Hyundai to bring an automotive edge to Uber Air
Japanese car manufacturer Hyundai unveiled its urban air mobility plans this week and has partnered with Uber to help bring urban transport to the skies.
Hyundai revealed a holistic urban air mobility (UAM) platform at US technology conference CES 2020 this week. It’s ‘Smart Mobility Solution’ includes an eVTOL personal air vehicle (PAV), an air taxi hub and a ground-based transport system for point-to-point transport, which it calls the Purpose Built Vehicle (PBV).
As well as flying its personal air vehicle on its own UAM platform, the auto manufacturer will be lending its eVTOL to Uber’s upcoming Uber Air project – despite having the capital to compete with its own service.
‘New class of vehicles’
A Hyundai spokesperson told Helicopter Investor: “Uber has been spearheading the build of the UAM eco system and it is the leading ride-sharing company in the world. With Hyundai’s strengths as a major global auto manufacturer, our partnership with Uber is a logical path to create seamlessly integrated smart mobility solutions for the public.
“In this partnership, Hyundai will produce and deploy the air vehicles, and Uber will provide airspace support services, connections to ground transportation, and customer interfaces through an aerial ride share network. Both parties are collaborating on infrastructure concepts to support take-off and landing for this new class of vehicles.”
Other automobile manufacturers are investing in UAM, but companies such as Audi are focusing on developing an aircraft – which it is doing in partnership with Airbus. We also have companies such as Porsche and Geely which are investing in UAM start-ups. Hyundai is developing technology that covers every aspect of UAM.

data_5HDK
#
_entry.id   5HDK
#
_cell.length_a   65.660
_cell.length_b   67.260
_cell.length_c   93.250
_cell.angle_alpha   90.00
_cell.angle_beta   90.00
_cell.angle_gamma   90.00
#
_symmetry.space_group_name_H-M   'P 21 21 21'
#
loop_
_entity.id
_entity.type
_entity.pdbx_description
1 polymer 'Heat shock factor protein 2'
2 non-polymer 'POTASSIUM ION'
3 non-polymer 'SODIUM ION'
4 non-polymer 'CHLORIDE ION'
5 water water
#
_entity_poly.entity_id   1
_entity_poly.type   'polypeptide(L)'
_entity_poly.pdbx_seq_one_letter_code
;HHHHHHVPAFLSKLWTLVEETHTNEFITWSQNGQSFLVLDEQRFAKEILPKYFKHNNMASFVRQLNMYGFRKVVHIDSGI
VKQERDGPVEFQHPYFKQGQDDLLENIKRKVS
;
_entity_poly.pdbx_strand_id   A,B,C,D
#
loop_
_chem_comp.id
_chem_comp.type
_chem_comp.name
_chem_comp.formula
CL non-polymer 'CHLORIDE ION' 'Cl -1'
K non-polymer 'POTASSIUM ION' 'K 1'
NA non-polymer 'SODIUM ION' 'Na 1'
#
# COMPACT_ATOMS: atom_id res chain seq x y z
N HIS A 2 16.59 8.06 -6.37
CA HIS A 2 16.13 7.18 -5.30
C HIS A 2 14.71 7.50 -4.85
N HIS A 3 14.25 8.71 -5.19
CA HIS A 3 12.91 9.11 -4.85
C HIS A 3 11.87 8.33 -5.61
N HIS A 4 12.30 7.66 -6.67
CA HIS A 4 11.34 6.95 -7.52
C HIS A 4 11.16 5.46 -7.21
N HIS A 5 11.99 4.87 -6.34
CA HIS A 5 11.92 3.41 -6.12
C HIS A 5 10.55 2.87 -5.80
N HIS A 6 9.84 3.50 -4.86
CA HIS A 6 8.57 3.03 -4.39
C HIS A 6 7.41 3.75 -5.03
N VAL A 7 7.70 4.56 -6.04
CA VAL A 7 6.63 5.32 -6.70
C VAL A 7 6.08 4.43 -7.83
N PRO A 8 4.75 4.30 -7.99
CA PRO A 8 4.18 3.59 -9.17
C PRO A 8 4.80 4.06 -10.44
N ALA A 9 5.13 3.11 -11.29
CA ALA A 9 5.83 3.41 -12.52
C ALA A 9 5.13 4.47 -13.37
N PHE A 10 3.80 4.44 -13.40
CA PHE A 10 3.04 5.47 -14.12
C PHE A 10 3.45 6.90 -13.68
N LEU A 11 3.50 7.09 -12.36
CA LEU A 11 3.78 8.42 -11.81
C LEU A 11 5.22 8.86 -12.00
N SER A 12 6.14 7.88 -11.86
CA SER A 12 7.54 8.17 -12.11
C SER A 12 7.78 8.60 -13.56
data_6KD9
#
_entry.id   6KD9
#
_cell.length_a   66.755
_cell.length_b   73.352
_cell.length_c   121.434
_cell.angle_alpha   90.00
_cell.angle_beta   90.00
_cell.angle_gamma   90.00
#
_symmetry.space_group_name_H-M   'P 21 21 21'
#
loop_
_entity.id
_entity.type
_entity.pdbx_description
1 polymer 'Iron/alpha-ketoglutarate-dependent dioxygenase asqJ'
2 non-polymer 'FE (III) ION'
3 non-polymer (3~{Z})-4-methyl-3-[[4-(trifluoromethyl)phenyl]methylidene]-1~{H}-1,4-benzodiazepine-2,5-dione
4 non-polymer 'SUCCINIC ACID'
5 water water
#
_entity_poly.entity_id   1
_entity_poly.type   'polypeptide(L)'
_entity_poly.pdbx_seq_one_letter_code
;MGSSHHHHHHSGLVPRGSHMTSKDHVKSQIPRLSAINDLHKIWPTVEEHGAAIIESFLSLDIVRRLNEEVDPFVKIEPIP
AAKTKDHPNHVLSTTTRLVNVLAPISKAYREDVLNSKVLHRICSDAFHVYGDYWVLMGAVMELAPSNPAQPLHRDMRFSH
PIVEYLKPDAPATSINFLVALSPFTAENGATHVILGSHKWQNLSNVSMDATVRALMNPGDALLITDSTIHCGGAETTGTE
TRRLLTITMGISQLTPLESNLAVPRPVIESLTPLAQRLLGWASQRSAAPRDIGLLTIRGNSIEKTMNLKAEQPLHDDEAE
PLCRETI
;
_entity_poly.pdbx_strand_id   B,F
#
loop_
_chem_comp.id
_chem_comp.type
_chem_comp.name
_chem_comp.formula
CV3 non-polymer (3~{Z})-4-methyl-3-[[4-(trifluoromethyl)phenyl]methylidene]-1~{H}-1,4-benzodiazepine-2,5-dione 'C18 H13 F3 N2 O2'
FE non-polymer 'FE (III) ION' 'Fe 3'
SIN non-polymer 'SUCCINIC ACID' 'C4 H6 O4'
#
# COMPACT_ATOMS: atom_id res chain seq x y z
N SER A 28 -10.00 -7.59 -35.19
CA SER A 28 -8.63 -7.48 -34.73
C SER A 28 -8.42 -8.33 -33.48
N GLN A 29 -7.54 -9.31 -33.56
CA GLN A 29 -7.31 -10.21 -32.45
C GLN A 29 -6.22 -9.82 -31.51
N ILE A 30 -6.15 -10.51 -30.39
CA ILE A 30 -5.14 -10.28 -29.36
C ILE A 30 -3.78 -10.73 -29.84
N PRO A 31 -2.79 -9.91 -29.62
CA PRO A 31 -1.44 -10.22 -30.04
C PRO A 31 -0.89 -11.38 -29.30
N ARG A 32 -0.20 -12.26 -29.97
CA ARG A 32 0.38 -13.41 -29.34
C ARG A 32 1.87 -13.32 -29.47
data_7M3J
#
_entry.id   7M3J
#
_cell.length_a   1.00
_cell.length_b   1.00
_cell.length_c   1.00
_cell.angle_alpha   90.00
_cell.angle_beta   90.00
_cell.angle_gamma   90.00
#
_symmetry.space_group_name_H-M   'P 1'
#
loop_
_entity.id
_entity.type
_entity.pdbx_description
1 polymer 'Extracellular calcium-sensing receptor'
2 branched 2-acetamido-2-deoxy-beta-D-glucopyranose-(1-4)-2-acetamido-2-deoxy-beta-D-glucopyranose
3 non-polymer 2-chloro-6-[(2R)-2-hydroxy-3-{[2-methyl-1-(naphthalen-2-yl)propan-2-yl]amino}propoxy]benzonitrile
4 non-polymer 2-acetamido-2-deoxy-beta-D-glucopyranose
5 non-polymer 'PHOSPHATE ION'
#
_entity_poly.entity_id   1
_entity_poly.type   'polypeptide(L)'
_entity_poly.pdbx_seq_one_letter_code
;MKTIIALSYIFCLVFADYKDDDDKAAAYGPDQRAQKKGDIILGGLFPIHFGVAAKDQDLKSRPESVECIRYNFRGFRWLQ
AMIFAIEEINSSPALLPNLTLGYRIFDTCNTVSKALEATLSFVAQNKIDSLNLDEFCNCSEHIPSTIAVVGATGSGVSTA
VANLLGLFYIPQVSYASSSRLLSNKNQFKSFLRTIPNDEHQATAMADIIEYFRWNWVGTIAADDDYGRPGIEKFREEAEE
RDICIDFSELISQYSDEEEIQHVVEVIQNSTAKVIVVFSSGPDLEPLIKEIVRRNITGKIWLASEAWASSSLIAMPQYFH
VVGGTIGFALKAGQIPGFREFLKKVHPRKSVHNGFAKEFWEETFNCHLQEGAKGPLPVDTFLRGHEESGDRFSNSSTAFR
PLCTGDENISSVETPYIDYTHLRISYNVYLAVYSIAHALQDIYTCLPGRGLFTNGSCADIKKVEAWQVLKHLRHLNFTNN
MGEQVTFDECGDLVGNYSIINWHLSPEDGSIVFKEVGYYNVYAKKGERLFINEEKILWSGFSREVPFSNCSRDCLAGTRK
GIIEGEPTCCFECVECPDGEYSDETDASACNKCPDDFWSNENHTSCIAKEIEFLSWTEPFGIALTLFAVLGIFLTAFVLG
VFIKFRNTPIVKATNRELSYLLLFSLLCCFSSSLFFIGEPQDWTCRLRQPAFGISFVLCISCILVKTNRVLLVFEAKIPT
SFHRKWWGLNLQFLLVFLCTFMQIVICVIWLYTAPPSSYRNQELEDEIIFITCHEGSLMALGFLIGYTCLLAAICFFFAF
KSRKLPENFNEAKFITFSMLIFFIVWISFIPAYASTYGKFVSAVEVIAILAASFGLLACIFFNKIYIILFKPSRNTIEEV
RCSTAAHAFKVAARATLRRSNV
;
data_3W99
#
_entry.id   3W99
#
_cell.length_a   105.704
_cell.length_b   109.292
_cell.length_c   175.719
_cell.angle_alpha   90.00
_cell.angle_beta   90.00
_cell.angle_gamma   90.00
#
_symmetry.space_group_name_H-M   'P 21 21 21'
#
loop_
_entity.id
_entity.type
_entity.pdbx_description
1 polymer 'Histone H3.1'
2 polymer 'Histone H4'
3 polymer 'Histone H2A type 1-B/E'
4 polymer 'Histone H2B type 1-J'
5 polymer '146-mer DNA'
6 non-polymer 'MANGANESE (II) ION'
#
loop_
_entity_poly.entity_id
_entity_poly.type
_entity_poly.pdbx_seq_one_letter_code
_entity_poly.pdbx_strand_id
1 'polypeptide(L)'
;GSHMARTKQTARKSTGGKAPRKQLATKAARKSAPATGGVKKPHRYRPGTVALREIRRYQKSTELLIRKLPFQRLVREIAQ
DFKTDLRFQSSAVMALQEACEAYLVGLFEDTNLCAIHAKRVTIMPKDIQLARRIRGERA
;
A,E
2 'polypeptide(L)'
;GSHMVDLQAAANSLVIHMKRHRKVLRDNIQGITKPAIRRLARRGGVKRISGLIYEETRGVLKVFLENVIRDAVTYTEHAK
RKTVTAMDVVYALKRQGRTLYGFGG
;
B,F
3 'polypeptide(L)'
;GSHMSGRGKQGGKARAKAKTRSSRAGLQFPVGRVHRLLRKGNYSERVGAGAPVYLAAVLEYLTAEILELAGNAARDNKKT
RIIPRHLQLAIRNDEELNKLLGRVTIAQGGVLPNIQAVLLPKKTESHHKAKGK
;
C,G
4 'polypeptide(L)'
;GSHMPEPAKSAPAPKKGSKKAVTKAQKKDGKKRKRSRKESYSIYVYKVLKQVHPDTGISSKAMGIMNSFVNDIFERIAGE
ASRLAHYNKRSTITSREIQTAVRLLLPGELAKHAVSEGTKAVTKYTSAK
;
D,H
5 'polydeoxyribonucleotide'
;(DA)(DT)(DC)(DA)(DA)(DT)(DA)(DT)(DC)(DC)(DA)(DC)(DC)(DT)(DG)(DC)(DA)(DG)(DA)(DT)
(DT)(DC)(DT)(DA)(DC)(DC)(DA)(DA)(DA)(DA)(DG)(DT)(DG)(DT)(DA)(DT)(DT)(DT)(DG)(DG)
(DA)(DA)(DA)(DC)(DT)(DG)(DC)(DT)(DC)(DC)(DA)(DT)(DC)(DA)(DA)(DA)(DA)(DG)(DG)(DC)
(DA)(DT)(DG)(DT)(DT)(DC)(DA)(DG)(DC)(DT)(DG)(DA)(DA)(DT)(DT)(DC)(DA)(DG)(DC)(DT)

However, we will not be seeing Hyundai’s PAVs over city skies within the next five years. Despite Uber’s plans to launch its Uber Air air taxi service in 2023, Hyundai told Helicopter Investor: “You can expect to see mass-produced PAVs enter the UAM market in 2029.”
So far, the auto manufacture is only supplying aircraft for Uber’s service, however, the company also claims to be lending its ‘automotive-scale manufacturing capability’ to the service.
eVTOL quick look
A closer look at Hyundai’s eVTOL prototype shows a very familiar design. The aircraft draws on the groundwork of NASA’s own eVTOL concept, which it created as model for urban aircraft. Hyundai refers to the PAV as ‘NASA-inspired’.
The PAV is designed for cruising speeds of up to 290kph at an altitude of 300-600m and a range of approximately 100km.
Hyundai confirms the aircraft will be 100% electric, utilising a distributed electric propulsion system to power what appear to be eight propellers. Like many recent eVTOL designs, it is designed to transition between rotor-propelled lift and wing-borne horizontal flight.
The aircraft will be piloted initially but is designed to be compatible with fully autonomous flight further down the line. The cabin seats four passengers.